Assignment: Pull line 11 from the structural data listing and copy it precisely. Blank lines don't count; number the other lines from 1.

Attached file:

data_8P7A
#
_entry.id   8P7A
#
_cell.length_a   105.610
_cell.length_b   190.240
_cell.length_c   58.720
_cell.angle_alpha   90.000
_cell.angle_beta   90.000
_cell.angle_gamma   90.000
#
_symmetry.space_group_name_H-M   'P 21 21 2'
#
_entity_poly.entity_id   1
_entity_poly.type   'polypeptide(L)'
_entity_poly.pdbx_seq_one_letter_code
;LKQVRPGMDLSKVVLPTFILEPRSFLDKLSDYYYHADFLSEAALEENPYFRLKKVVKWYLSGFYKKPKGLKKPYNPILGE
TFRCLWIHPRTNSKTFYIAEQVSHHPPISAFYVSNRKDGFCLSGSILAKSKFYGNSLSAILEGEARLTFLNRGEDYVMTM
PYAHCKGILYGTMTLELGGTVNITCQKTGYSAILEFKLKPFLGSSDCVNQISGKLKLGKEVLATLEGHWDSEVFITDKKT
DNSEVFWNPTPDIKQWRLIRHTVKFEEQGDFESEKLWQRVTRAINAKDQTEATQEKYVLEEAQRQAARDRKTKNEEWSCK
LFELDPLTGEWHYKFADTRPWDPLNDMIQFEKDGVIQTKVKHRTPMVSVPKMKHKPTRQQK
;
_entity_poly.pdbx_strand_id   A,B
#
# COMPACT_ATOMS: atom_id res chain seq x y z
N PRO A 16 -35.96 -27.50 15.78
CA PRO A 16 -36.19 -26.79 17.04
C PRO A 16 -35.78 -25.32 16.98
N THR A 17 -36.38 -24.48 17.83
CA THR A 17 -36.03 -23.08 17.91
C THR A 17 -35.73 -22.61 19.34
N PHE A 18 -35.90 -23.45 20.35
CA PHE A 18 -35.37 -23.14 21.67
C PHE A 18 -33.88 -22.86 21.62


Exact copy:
#